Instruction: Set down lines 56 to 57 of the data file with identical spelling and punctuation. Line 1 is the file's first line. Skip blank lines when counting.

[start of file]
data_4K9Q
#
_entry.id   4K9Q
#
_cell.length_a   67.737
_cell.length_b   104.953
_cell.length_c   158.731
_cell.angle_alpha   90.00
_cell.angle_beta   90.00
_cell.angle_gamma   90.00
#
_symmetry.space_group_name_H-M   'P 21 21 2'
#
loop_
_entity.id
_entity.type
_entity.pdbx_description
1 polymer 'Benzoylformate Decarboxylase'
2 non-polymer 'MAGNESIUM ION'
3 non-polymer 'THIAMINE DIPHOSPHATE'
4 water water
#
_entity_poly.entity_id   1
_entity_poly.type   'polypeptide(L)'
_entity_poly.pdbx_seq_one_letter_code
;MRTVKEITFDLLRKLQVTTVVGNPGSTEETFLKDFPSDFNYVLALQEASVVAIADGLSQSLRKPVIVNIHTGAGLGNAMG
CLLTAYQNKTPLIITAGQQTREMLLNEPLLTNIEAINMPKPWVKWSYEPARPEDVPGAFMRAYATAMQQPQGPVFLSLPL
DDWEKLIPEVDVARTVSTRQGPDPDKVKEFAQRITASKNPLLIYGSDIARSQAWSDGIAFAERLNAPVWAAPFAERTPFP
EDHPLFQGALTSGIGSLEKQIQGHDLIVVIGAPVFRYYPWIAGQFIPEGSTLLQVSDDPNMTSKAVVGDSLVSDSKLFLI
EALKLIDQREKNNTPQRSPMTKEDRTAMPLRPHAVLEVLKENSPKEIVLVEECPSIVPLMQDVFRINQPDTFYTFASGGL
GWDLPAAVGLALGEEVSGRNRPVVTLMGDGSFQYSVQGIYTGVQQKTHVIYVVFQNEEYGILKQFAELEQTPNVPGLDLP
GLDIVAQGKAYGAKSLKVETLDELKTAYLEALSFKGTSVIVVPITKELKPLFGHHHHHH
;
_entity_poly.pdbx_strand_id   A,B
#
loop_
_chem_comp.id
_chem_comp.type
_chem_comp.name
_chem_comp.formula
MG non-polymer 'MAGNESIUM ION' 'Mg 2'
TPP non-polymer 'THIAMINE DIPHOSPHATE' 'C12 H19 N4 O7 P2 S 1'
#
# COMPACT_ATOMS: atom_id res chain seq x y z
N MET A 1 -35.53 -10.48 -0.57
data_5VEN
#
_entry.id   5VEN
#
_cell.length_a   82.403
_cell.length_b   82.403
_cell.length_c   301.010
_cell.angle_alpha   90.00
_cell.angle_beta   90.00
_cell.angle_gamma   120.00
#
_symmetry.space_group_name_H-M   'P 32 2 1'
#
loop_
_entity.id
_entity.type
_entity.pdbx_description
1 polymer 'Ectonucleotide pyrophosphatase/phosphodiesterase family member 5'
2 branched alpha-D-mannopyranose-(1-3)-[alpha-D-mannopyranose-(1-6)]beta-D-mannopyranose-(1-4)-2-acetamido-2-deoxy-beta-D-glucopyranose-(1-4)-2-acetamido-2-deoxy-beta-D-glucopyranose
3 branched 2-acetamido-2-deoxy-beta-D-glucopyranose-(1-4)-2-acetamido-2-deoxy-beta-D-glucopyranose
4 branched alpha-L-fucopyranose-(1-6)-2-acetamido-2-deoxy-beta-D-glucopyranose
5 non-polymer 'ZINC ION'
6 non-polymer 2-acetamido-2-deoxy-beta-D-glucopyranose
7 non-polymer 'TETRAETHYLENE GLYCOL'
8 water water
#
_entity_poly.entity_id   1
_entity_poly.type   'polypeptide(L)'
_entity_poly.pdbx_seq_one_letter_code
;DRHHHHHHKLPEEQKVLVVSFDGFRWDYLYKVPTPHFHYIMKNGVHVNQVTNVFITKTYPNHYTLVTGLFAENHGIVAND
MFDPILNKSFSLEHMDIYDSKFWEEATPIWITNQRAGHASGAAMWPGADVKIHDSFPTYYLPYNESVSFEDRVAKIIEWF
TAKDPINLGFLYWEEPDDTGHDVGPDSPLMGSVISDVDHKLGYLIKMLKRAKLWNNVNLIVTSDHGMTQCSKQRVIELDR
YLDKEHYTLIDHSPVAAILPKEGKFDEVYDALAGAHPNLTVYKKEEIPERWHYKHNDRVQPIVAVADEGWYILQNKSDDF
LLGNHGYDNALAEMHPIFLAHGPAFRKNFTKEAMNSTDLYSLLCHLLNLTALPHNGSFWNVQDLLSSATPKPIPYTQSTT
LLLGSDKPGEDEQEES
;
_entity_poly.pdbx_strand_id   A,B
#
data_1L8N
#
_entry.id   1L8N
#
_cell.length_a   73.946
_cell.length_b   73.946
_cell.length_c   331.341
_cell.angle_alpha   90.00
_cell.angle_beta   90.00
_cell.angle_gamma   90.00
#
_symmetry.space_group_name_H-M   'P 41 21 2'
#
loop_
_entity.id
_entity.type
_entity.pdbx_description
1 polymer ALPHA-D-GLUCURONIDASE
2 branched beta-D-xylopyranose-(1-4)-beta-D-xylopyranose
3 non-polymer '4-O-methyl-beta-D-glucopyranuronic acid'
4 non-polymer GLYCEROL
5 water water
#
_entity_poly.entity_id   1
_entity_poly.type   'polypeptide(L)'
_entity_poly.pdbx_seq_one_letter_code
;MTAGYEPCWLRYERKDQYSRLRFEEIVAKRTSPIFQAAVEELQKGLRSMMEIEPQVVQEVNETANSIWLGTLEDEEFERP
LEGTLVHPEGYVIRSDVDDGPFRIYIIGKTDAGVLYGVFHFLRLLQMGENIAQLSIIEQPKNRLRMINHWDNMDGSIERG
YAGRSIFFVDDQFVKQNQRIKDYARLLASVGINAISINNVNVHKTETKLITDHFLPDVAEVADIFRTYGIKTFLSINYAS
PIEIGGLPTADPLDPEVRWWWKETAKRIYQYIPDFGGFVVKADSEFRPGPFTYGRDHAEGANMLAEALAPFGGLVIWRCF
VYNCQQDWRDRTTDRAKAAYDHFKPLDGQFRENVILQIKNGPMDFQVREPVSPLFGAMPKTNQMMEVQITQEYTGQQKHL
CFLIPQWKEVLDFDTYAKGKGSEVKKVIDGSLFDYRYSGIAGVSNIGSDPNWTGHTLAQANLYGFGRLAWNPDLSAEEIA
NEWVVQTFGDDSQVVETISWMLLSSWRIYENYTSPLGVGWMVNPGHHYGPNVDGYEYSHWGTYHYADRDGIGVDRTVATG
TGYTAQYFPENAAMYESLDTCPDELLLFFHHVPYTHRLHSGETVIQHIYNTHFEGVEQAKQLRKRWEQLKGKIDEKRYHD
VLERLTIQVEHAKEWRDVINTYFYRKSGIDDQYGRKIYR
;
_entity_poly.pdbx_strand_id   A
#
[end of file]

#
_symmetry.space_group_name_H-M   'P 32 2 1'